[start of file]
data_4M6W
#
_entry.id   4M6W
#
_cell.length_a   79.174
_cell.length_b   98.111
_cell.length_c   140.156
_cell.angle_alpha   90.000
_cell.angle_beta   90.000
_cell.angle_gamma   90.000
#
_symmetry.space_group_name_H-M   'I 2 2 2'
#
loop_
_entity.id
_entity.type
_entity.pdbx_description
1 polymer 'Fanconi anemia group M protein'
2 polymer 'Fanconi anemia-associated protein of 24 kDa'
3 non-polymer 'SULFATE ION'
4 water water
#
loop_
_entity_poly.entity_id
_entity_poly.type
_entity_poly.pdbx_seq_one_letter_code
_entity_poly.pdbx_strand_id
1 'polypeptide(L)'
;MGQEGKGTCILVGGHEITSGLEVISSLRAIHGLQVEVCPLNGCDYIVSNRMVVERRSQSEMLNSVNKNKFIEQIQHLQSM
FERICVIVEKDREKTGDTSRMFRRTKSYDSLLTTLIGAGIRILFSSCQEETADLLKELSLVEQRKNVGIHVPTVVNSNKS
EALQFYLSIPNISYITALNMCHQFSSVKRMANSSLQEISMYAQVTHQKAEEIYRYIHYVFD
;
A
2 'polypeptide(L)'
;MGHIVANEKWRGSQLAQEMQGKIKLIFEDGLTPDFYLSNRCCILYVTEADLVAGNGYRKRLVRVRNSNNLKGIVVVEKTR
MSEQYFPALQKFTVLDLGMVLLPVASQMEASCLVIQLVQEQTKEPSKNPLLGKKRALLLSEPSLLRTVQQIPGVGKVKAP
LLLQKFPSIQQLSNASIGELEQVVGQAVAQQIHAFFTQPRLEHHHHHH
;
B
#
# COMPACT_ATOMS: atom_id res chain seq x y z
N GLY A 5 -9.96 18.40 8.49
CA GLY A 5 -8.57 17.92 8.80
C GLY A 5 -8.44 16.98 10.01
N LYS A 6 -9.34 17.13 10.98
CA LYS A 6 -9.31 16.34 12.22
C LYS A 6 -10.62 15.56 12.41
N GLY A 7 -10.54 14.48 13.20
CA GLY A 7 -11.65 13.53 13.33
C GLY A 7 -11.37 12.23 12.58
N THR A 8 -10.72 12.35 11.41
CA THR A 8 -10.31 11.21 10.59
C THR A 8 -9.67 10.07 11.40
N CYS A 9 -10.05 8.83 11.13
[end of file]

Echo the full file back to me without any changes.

data_4M6W
#
_entry.id   4M6W
#
_cell.length_a   79.174
_cell.length_b   98.111
_cell.length_c   140.156
_cell.angle_alpha   90.000
_cell.angle_beta   90.000
_cell.angle_gamma   90.000
#
_symmetry.space_group_name_H-M   'I 2 2 2'
#
loop_
_entity.id
_entity.type
_entity.pdbx_description
1 polymer 'Fanconi anemia group M protein'
2 polymer 'Fanconi anemia-associated protein of 24 kDa'
3 non-polymer 'SULFATE ION'
4 water water
#
loop_
_entity_poly.entity_id
_entity_poly.type
_entity_poly.pdbx_seq_one_letter_code
_entity_poly.pdbx_strand_id
1 'polypeptide(L)'
;MGQEGKGTCILVGGHEITSGLEVISSLRAIHGLQVEVCPLNGCDYIVSNRMVVERRSQSEMLNSVNKNKFIEQIQHLQSM
FERICVIVEKDREKTGDTSRMFRRTKSYDSLLTTLIGAGIRILFSSCQEETADLLKELSLVEQRKNVGIHVPTVVNSNKS
EALQFYLSIPNISYITALNMCHQFSSVKRMANSSLQEISMYAQVTHQKAEEIYRYIHYVFD
;
A
2 'polypeptide(L)'
;MGHIVANEKWRGSQLAQEMQGKIKLIFEDGLTPDFYLSNRCCILYVTEADLVAGNGYRKRLVRVRNSNNLKGIVVVEKTR
MSEQYFPALQKFTVLDLGMVLLPVASQMEASCLVIQLVQEQTKEPSKNPLLGKKRALLLSEPSLLRTVQQIPGVGKVKAP
LLLQKFPSIQQLSNASIGELEQVVGQAVAQQIHAFFTQPRLEHHHHHH
;
B
#
# COMPACT_ATOMS: atom_id res chain seq x y z
N GLY A 5 -9.96 18.40 8.49
CA GLY A 5 -8.57 17.92 8.80
C GLY A 5 -8.44 16.98 10.01
N LYS A 6 -9.34 17.13 10.98
CA LYS A 6 -9.31 16.34 12.22
C LYS A 6 -10.62 15.56 12.41
N GLY A 7 -10.54 14.48 13.20
CA GLY A 7 -11.65 13.53 13.33
C GLY A 7 -11.37 12.23 12.58
N THR A 8 -10.72 12.35 11.41
CA THR A 8 -10.31 11.21 10.59
C THR A 8 -9.67 10.07 11.40
N CYS A 9 -10.05 8.83 11.13